Winner: Sandra Bullock & Melissa McCarthy
Since Hollywood’s inception many decades ago, there have been these five persistently sexist ideas about actresses. They don’t belong in action pictures. They’re not as funny as their male counterparts. Audiences prefer younger stars over older ones. They can’t open a movie with big numbers. And they have no staying power.
In 2013, two highly respected performers with long histories in the business, both of whom just happen to be female, individually and collectively proved that all of that is utter bullshit.
In February, after years of playing supporting characters, Melissa McCarthy got her first opportunity to play a lead role in Identity Thief where she makes life a living hell for Jason Bateman. Now, it’s true. Critics hated it. But audiences were a different story. Despite receiving a 19% rating from the media on Rotten Tomatoes, the comedy generated almost 200 million in worldwide ticket sales.
Three months later, McCarthy appeared in The Hangover Part III with the franchise’s regulars, Bradley Cooper, Ed Helms, Zach Galifianakis and Ken Jeong. Like Identity Thief, despite also earning a 19% rating from RT critics, it did very well with international audiences accumulating 351 million globally. (Considering that the film made 200 million less than Part II, this is likely the final chapter in the series.)
Which brings us to Sandra Bullock. In late June, the Oscar-winning star of The Blind Side teamed up with the Oscar-nominated star of Bridesmaids for the action buddy comedy, The Heat. The story of a mismatched FBI agent and a cop aligning forces to investigate a drug kingpin was well-liked by reviewers and performed so well with moviegoers, a sequel is expected in 2015.
In October, Bullock herself co-starred with George Clooney in Gravity, the science fiction thriller about a two-person space mission gone horribly wrong. Critics raved so much about the film it’s a likely Best Picture Oscar candidate next year. (It earned an astounding 97% fresh rating on Rotten Tomatoes making it one of the best reviewed films of the year.) And audiences, for once, were in absolute agreement. To date, the Alfonso Cuaron blockbuster has generated almost 650 million around the world.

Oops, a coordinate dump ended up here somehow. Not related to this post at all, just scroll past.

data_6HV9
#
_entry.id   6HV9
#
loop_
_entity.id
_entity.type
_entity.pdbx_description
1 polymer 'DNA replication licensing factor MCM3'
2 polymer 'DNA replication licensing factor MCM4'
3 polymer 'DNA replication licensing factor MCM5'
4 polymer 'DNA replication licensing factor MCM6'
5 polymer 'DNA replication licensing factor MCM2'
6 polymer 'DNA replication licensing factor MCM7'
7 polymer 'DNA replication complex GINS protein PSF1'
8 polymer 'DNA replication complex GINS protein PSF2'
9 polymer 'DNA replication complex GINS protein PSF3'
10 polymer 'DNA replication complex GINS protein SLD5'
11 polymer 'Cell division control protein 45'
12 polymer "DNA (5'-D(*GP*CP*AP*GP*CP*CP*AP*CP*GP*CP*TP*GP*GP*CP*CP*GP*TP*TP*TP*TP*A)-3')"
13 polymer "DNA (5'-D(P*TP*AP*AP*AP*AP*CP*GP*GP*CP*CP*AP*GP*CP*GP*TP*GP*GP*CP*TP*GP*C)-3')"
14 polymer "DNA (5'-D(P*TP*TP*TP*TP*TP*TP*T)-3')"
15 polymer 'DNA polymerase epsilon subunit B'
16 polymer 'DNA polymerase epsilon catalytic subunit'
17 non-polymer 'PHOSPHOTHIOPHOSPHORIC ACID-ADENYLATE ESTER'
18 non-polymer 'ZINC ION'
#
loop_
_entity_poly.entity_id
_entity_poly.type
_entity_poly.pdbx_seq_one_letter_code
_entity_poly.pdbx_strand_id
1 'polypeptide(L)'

Not bad for a couple of likeable, talented broads in their 40s.
Loser: The Miz
Two and a half years ago, he was headlining WrestleMania. These days, he’s an annoying go-nowhere character stuck in the mid-card.
When The Miz successfully defended his WWE Championship against John Cena in the main event of WrestleMania 27 in 2011, it was the biggest moment of his unlikely pro wrestling career. As 2013 draws to a close, it’s becoming painfully clear that it’ll never happen again.
The Cleveland native’s current creative slump really begins with the build to the 2012 Survivor Series last November. Originally booked to be on Team Ziggler in what turned out to be a very entertaining traditional elimination tag team match against Team Foley, The Miz ultimately switched from the bad guy team to the good guy team not long before the pay-per-view aired. Late in the actual match, he even started encouraging the fans to cheer him on. Few took him up on the offer.
Over time, as 2013 arrived, it wasn’t difficult to understand why. Miz didn’t really change much of his longtime, increasingly stale heel act which made it next to impossible to fully embrace him. He retained the laughably untrue catchphrase “the most must-see WWE superstar of all time” which was used every time he opened his mostly skippable Miz TV segment on Raw and Smackdown. (The red hot John Cena/Daniel Bryan verbal confrontation in the build to SummerSlam in August being a notable exception.) He also kept doing his very tired “Really?” routine. Generally speaking, his once witty and effective promo skills were becoming obnoxious and unbearable.